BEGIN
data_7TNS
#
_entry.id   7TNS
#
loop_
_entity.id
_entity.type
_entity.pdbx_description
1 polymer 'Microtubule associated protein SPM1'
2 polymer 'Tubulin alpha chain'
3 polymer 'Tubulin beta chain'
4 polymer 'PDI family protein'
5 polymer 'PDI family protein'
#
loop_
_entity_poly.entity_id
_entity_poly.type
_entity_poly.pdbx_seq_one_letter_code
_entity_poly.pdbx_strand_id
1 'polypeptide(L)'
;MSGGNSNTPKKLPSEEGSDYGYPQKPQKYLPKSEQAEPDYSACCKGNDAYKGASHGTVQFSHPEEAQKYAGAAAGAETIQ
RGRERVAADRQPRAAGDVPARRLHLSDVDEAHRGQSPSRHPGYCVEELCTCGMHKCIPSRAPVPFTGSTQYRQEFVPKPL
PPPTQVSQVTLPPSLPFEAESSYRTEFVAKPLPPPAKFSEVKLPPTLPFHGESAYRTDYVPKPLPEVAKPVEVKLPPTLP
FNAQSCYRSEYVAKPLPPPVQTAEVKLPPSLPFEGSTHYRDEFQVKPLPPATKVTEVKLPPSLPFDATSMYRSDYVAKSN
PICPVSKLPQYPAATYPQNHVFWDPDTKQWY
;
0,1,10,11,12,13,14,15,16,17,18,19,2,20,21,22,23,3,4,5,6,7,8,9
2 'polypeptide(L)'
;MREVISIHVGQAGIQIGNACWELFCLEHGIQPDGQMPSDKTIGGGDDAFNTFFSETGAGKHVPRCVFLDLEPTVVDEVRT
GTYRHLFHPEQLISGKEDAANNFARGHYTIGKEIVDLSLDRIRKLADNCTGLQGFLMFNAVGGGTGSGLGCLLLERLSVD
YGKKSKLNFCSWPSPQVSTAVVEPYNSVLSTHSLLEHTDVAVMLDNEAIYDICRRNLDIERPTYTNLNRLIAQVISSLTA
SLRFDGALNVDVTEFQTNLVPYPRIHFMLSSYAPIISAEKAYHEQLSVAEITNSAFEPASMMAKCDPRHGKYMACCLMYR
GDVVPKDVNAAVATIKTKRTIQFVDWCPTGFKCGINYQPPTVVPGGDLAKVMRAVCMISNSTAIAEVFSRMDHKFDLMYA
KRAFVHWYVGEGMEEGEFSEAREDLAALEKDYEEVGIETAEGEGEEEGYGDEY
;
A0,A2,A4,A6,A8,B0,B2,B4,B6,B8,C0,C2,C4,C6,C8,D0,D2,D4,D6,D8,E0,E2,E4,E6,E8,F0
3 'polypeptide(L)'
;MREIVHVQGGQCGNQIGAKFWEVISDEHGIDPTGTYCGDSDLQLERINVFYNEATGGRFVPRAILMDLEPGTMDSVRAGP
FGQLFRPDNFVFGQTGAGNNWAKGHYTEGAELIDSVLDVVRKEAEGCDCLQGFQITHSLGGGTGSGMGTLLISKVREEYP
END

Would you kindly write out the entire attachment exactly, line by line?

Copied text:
data_7TNS
#
_entry.id   7TNS
#
loop_
_entity.id
_entity.type
_entity.pdbx_description
1 polymer 'Microtubule associated protein SPM1'
2 polymer 'Tubulin alpha chain'
3 polymer 'Tubulin beta chain'
4 polymer 'PDI family protein'
5 polymer 'PDI family protein'
#
loop_
_entity_poly.entity_id
_entity_poly.type
_entity_poly.pdbx_seq_one_letter_code
_entity_poly.pdbx_strand_id
1 'polypeptide(L)'
;MSGGNSNTPKKLPSEEGSDYGYPQKPQKYLPKSEQAEPDYSACCKGNDAYKGASHGTVQFSHPEEAQKYAGAAAGAETIQ
RGRERVAADRQPRAAGDVPARRLHLSDVDEAHRGQSPSRHPGYCVEELCTCGMHKCIPSRAPVPFTGSTQYRQEFVPKPL
PPPTQVSQVTLPPSLPFEAESSYRTEFVAKPLPPPAKFSEVKLPPTLPFHGESAYRTDYVPKPLPEVAKPVEVKLPPTLP
FNAQSCYRSEYVAKPLPPPVQTAEVKLPPSLPFEGSTHYRDEFQVKPLPPATKVTEVKLPPSLPFDATSMYRSDYVAKSN
PICPVSKLPQYPAATYPQNHVFWDPDTKQWY
;
0,1,10,11,12,13,14,15,16,17,18,19,2,20,21,22,23,3,4,5,6,7,8,9
2 'polypeptide(L)'
;MREVISIHVGQAGIQIGNACWELFCLEHGIQPDGQMPSDKTIGGGDDAFNTFFSETGAGKHVPRCVFLDLEPTVVDEVRT
GTYRHLFHPEQLISGKEDAANNFARGHYTIGKEIVDLSLDRIRKLADNCTGLQGFLMFNAVGGGTGSGLGCLLLERLSVD
YGKKSKLNFCSWPSPQVSTAVVEPYNSVLSTHSLLEHTDVAVMLDNEAIYDICRRNLDIERPTYTNLNRLIAQVISSLTA
SLRFDGALNVDVTEFQTNLVPYPRIHFMLSSYAPIISAEKAYHEQLSVAEITNSAFEPASMMAKCDPRHGKYMACCLMYR
GDVVPKDVNAAVATIKTKRTIQFVDWCPTGFKCGINYQPPTVVPGGDLAKVMRAVCMISNSTAIAEVFSRMDHKFDLMYA
KRAFVHWYVGEGMEEGEFSEAREDLAALEKDYEEVGIETAEGEGEEEGYGDEY
;
A0,A2,A4,A6,A8,B0,B2,B4,B6,B8,C0,C2,C4,C6,C8,D0,D2,D4,D6,D8,E0,E2,E4,E6,E8,F0
3 'polypeptide(L)'
;MREIVHVQGGQCGNQIGAKFWEVISDEHGIDPTGTYCGDSDLQLERINVFYNEATGGRFVPRAILMDLEPGTMDSVRAGP
FGQLFRPDNFVFGQTGAGNNWAKGHYTEGAELIDSVLDVVRKEAEGCDCLQGFQITHSLGGGTGSGMGTLLISKVREEYP